Corner Burger. Lawndale.


Let’s talk about that for a sec.

So unless you work near LAX, get bored with the same old-same old in the South Bay or happen to be in the know for the smokiest & tastiest Chicken Tikka Masala in LA (Al Watan, next door in Hawthorne); you probably have never heard of Lawndale. You probably thought Hawthorne was some show on TNT with the Fresh Prince of Bel Air’s wife. You need to change that thinking. Cuz Lawndale is bringing a signature burger blend and some serious griddle skills in the world of Bang for your Burger Buck.


The core menu, add ons and of course prices are all familiar territory if your burger escapades have taken you to the likes of Juicy Burger or LA Buns. Tempting are some of the house combos; where the Corner Burger peeps kindly reward you with a multi topping discount that puts cable bundling packages to shame.


But what sang to me, what drew me to look past the rest of this menu’s beefy siren songs was the boldest burger customer challenge I have found to date: the Naked Burger, aka Meat and Bun. Originally billed as a kid-friendly baseline option to add one or two ingredients like ketchup and American cheese; Meat and Bun also represented a sort of Burger Gentlemen’s duel. A gauntlet had been thrown down. Corner Burger challenged me to swear off my usual topping habits of 1000 island, lettuce, tomato, pickle and onion. They scoffed at me for even thinking about cheddar. If I was to retain my Burger honor, I had to order Meat and Bun and see if Corner Burger could rise to the occasion of meat minimalism.


Corner Burger prides itself for using a Brioche bun, not exactly unheard of, but a fresh bun for $5 is always a winner in my book. The blend and the seasoning are where things get interesting at Corner Burger. First off, the grind is terrific here, delivering a chew that is savor worthy and reminiscent of an aged ribeye cap. 81/19 is the meat to fat ratio, a notch leaner from the typical 80/20 but after every bite of this burger, you feel like someone just basted the inside of your mouth with drawn butter. Something about this burger really hits the sweet spot; and there lies the other interesting technique at Corner: they season their patties with sugar. The spice blend is equal parts salt, black pepper and sugar, which makes for a fine beef crust when ordered medium and beyond. But the ringer at Corner Burger is that they bring game to the griddle by serving a burger rare enough to get Hannibal Lecter barreling down the 105.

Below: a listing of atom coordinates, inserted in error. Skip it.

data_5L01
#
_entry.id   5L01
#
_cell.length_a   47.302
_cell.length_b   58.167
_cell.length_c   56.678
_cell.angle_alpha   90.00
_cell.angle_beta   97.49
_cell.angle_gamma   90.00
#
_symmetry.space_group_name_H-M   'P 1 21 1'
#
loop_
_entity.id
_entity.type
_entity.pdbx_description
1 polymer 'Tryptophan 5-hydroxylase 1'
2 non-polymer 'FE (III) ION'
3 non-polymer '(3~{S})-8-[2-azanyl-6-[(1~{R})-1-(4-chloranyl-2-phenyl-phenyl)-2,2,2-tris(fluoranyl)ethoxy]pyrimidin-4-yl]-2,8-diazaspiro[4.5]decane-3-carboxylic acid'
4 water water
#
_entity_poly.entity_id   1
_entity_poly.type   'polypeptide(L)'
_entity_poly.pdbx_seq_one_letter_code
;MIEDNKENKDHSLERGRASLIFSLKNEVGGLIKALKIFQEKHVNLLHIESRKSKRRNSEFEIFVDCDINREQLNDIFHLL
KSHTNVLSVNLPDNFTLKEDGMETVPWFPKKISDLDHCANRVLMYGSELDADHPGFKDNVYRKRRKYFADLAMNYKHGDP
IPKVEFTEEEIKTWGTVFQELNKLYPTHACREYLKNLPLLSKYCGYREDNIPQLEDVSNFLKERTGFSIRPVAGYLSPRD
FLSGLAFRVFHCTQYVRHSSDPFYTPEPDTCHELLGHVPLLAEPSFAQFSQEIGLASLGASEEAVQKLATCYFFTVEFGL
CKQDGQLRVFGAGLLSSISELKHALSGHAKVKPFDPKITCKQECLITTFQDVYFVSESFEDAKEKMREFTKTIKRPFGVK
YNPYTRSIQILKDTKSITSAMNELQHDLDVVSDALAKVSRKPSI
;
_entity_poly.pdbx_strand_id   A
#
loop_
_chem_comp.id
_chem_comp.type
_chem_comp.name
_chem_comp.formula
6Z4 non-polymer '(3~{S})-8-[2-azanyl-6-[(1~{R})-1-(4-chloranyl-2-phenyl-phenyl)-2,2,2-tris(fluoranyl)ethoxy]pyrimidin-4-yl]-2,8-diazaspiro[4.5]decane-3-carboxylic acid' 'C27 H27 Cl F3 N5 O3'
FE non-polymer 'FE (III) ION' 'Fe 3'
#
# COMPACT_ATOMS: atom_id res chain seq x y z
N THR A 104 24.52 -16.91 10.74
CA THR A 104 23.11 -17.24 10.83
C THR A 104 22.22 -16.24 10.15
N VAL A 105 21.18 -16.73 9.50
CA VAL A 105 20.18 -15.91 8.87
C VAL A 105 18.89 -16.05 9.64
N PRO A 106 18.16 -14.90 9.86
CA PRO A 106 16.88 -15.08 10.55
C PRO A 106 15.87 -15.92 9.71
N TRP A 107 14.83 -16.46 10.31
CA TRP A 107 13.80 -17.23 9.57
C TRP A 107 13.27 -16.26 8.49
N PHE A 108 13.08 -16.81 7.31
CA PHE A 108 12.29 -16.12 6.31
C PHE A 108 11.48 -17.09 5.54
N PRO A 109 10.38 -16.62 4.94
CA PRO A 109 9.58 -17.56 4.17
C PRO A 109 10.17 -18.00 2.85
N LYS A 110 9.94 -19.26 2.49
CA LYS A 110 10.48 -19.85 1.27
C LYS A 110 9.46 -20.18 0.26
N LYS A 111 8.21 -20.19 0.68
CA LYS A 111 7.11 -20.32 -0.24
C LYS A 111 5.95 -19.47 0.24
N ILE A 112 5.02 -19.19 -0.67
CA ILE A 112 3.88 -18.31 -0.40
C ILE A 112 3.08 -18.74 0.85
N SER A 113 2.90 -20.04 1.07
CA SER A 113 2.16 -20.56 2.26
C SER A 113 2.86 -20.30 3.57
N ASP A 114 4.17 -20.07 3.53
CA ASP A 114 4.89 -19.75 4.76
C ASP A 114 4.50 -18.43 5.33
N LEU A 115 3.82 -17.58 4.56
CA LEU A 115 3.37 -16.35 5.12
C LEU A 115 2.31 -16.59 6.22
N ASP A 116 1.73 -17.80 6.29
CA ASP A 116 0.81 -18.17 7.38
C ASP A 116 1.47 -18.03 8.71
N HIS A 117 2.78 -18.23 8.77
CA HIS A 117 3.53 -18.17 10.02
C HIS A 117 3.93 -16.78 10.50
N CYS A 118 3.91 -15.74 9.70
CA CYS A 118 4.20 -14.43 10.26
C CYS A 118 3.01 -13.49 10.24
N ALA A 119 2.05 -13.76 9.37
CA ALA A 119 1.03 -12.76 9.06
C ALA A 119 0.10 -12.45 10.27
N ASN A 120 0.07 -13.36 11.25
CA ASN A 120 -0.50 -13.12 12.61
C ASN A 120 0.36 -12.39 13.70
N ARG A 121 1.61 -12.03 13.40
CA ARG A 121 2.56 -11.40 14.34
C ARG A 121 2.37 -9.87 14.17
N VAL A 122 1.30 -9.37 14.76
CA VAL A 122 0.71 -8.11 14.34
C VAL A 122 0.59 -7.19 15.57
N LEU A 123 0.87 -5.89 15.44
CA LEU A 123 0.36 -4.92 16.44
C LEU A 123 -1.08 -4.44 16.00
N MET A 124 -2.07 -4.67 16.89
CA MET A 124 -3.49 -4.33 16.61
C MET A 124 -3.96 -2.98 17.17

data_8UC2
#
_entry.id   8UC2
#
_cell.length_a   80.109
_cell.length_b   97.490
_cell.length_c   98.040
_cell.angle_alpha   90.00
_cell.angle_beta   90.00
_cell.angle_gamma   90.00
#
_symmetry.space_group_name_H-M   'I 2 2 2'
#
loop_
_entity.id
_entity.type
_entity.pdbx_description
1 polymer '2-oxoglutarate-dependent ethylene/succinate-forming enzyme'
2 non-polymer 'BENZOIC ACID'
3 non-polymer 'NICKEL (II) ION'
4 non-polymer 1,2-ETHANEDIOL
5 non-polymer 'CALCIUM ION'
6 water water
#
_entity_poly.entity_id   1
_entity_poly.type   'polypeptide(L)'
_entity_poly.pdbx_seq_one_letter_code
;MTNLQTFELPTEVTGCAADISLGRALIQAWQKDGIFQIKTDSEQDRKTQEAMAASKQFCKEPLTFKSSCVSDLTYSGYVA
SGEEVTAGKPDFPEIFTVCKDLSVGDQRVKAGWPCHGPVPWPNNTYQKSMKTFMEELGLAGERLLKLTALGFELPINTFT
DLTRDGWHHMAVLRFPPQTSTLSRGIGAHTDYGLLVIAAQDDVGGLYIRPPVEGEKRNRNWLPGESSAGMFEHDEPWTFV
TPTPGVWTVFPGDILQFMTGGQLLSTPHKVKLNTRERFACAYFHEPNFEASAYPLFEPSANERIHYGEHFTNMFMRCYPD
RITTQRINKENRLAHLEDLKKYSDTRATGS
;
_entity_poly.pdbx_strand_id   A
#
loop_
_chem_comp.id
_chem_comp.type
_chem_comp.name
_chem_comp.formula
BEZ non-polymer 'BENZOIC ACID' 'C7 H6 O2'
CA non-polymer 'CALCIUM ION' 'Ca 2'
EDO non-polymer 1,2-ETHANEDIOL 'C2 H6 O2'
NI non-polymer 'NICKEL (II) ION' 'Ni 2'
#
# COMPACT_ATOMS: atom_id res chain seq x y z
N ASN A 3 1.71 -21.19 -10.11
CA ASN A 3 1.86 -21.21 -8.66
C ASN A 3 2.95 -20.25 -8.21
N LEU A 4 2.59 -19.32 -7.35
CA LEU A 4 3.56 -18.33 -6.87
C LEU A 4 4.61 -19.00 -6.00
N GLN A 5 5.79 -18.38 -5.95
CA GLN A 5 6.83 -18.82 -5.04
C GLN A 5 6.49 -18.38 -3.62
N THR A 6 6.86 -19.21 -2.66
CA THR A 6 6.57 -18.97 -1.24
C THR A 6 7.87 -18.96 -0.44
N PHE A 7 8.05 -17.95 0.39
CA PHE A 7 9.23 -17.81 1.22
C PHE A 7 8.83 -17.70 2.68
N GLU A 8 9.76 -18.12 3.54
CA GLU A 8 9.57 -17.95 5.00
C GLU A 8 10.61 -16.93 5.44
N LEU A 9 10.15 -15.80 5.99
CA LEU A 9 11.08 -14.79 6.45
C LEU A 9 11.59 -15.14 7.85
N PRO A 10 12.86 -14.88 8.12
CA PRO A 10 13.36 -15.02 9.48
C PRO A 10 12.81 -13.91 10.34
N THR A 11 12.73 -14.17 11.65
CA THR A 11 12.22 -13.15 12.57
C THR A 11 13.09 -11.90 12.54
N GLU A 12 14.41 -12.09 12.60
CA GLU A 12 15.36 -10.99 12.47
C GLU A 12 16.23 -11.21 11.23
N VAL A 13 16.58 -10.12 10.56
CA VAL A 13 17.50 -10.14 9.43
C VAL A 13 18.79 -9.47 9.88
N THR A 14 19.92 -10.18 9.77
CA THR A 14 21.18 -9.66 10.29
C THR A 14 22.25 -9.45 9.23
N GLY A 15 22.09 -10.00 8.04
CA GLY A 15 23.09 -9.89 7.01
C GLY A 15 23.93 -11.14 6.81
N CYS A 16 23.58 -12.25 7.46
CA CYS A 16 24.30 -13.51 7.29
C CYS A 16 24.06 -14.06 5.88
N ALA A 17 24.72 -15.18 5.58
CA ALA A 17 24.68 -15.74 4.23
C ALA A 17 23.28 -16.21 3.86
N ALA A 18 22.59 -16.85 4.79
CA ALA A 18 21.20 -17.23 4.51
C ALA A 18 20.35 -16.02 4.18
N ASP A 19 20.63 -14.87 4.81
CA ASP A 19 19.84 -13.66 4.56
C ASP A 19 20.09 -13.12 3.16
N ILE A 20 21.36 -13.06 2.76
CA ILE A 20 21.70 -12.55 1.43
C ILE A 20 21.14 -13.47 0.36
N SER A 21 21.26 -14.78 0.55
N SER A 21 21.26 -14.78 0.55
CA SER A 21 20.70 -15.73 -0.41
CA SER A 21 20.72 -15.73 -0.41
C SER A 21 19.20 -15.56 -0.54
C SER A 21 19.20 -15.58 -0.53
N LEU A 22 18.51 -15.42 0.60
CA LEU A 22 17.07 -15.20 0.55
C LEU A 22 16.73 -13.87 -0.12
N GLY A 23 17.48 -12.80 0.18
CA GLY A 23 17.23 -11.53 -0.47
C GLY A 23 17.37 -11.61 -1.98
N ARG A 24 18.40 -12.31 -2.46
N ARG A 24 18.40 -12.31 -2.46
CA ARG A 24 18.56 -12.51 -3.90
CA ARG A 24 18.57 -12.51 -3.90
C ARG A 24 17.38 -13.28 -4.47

The cross section pretty much tells the whole story: the bun is so fresh, the patty cooked so legitimately rare that both compromised their structural integrity when cut in half.

Beefy buttery goodness. Meat Minimalism at its finest.

Rare burgers are not for everyone, and Corner Burger cooks ’em however you like, but if you can get down with steak tartare, Corner Burger just scored you a meal of it on a croissant masquerading as a hamburger bun, for $5. Customers at Corner were throwing temps out like a steakhouse, and you can see why – you want rare, you will get it here; because the meat is high quality and the man behind the griddle is on point. And as always, the bottom line speaks the loudest: $5.45 with tax for a Burger served rare enough to keep Blade and those wuss vampires from Twilight satisfied. Killer burger and Vampire repellent? Now that spells Bang for your Burger Buck.


Corner Burger. Lawndale.

Next time we will talk about Hawthorne. No, not the show on TNT.

It’s cancelled anyways.